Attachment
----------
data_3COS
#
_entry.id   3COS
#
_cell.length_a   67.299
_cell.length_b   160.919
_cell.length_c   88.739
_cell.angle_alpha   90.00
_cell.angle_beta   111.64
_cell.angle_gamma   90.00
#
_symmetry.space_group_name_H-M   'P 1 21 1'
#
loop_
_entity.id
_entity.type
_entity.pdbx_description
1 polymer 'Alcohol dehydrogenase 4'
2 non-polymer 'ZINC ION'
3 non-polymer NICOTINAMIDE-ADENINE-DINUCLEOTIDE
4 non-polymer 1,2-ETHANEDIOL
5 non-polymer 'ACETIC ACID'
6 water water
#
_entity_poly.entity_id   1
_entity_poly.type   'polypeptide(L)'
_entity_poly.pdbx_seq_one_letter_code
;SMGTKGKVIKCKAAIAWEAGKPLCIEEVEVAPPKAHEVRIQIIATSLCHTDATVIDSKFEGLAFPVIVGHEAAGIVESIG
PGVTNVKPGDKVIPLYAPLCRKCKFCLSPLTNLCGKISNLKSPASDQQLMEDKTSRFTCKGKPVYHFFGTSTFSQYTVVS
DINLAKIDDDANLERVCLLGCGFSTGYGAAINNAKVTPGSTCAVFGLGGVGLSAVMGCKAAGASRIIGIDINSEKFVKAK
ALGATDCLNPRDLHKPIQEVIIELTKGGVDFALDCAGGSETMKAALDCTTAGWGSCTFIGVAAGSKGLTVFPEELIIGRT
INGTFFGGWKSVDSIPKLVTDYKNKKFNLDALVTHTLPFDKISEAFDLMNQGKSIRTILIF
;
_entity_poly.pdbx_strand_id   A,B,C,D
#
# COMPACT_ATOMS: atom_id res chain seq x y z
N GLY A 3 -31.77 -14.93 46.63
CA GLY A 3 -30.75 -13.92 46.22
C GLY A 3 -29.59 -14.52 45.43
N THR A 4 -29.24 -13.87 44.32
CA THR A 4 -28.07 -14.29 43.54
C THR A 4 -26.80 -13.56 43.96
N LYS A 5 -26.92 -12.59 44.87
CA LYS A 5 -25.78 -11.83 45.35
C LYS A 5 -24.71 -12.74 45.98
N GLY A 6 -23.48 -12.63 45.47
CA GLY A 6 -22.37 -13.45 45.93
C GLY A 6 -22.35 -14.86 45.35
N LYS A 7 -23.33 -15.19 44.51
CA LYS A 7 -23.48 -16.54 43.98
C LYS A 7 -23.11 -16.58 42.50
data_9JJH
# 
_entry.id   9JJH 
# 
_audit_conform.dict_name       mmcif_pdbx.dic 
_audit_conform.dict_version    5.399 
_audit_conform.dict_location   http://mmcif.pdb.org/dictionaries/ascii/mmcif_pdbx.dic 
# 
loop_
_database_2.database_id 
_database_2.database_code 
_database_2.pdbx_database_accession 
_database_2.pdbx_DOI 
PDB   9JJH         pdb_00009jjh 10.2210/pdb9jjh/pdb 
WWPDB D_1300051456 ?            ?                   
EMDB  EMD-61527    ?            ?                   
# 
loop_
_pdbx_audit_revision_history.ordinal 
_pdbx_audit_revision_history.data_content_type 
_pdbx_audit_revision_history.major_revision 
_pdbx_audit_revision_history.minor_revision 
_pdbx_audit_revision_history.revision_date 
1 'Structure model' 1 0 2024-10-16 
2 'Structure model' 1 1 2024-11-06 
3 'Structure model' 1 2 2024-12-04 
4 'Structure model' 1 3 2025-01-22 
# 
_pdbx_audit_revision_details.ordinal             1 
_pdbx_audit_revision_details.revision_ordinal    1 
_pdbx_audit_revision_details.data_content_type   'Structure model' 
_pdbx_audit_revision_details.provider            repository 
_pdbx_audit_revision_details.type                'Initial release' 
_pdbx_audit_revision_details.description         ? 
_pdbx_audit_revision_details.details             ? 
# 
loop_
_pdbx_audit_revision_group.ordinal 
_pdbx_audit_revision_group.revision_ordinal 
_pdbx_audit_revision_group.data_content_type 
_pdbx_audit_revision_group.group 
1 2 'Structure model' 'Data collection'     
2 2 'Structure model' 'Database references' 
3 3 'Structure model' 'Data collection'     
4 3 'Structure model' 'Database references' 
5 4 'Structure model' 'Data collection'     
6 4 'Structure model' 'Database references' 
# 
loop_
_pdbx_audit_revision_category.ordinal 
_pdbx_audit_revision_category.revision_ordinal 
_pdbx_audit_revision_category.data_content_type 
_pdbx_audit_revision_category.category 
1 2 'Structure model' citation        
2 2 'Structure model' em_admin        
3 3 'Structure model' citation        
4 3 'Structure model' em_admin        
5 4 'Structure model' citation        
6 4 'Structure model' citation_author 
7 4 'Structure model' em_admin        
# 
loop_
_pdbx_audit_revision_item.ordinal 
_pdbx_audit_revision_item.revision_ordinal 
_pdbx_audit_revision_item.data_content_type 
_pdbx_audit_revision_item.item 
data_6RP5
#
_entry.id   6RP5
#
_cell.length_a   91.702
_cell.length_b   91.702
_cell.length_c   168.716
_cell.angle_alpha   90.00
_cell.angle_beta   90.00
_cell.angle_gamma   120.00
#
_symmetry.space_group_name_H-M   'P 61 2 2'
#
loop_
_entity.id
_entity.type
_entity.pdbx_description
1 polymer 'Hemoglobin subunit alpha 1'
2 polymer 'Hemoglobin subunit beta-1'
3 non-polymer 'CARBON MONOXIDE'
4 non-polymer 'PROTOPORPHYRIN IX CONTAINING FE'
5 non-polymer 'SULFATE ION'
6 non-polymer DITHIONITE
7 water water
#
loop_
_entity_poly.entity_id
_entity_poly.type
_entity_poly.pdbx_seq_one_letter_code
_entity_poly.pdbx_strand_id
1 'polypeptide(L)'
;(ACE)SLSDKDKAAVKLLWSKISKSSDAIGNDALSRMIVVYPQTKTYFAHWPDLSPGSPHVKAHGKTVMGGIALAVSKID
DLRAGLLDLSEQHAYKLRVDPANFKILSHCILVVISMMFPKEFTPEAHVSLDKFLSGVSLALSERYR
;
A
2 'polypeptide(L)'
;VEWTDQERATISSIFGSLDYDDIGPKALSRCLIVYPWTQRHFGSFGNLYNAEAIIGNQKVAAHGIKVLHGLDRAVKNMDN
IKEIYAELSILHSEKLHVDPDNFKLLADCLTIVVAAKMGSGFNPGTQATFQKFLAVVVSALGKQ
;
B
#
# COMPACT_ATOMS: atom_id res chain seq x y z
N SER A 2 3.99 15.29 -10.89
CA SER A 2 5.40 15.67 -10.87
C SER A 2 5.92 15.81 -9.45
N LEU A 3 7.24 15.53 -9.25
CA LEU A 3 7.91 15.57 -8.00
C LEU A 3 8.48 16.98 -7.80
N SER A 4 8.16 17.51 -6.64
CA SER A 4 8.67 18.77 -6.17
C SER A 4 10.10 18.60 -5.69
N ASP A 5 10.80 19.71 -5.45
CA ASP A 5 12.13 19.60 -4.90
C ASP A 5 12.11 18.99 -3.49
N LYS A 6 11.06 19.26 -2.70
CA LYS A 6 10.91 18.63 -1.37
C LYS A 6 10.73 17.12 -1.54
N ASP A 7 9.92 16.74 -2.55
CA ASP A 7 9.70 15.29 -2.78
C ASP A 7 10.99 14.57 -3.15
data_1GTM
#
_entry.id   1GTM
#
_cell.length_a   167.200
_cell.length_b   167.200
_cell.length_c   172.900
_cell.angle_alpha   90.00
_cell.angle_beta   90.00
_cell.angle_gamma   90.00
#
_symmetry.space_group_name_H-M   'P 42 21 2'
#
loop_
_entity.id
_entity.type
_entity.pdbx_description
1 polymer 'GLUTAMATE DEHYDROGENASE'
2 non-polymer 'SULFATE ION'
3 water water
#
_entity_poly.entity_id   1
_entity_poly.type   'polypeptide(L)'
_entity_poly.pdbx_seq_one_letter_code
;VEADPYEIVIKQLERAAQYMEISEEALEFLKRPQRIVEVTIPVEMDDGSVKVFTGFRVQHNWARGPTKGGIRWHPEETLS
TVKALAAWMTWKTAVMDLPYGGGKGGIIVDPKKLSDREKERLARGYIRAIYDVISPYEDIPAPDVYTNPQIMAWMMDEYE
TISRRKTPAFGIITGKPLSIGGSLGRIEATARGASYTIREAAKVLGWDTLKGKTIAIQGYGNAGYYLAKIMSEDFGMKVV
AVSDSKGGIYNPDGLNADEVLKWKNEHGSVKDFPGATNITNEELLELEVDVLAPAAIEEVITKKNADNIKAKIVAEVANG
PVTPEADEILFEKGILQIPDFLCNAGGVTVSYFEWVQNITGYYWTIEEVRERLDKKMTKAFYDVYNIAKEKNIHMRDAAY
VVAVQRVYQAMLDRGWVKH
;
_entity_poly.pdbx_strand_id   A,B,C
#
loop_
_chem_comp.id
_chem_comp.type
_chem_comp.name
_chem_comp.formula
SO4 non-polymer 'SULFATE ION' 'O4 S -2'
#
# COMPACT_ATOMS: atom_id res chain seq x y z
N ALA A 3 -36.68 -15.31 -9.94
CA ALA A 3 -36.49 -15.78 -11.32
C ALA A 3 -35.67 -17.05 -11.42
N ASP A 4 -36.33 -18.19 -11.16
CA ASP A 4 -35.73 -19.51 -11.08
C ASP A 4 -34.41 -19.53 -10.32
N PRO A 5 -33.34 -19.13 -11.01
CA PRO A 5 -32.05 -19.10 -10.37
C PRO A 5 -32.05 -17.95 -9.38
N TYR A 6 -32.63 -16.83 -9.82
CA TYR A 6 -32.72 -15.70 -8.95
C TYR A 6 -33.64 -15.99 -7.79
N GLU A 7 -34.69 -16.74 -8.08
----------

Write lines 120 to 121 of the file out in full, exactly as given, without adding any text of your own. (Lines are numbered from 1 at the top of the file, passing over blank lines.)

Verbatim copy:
_entry.id   6RP5
#